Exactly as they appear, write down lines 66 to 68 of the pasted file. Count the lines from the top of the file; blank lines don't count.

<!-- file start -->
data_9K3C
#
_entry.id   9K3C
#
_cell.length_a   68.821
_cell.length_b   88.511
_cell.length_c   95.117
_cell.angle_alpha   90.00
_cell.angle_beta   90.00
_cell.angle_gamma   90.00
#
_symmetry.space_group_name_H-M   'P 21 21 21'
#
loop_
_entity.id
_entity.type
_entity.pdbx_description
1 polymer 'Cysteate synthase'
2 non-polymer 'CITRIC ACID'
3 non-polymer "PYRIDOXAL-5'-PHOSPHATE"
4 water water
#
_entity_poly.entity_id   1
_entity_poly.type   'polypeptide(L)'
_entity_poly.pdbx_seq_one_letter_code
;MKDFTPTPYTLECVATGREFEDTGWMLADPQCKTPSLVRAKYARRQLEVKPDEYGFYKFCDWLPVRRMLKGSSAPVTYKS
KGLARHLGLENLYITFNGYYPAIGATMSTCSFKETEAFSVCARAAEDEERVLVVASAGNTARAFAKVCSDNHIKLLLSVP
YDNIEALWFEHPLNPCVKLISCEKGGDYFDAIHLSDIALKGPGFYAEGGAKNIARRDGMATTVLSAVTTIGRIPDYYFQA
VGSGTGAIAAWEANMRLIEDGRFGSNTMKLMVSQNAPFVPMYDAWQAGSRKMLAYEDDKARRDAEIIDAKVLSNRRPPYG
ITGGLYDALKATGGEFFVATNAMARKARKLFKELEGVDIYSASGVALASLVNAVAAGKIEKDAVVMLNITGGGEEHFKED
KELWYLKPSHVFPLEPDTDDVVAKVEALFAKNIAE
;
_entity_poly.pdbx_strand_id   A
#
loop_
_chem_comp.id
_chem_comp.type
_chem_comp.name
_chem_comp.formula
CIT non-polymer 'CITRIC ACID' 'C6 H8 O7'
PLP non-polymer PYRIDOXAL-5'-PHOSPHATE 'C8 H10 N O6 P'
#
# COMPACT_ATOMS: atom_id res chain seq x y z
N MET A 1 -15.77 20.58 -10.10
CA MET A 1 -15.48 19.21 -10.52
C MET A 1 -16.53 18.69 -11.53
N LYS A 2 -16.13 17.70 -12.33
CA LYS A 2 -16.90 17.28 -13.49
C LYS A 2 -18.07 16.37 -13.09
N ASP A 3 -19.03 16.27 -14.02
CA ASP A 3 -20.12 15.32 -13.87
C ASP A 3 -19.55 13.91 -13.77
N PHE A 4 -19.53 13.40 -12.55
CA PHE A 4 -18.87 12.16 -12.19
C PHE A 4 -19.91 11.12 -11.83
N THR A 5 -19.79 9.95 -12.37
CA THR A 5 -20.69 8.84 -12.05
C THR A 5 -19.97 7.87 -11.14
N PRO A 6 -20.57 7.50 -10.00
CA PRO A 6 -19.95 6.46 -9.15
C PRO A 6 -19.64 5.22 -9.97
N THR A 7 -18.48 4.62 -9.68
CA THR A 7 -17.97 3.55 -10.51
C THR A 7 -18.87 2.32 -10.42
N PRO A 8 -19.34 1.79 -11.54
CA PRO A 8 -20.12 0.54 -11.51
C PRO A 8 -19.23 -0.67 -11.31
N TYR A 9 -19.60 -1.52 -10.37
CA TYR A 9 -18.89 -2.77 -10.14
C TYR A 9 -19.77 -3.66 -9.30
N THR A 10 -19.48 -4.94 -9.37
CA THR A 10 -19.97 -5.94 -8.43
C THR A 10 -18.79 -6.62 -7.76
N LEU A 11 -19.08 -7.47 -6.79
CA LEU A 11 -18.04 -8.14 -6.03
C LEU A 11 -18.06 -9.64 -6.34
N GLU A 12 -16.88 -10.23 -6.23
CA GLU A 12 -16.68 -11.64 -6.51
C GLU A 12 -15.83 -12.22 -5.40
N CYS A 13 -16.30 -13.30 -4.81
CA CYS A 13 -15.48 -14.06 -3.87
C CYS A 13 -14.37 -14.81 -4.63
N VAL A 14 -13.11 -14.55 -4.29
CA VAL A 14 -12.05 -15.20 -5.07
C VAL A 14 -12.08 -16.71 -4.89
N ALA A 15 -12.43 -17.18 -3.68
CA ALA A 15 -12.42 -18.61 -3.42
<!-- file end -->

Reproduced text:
CA PRO A 8 -20.12 0.54 -11.51
C PRO A 8 -19.23 -0.67 -11.31
N TYR A 9 -19.60 -1.52 -10.37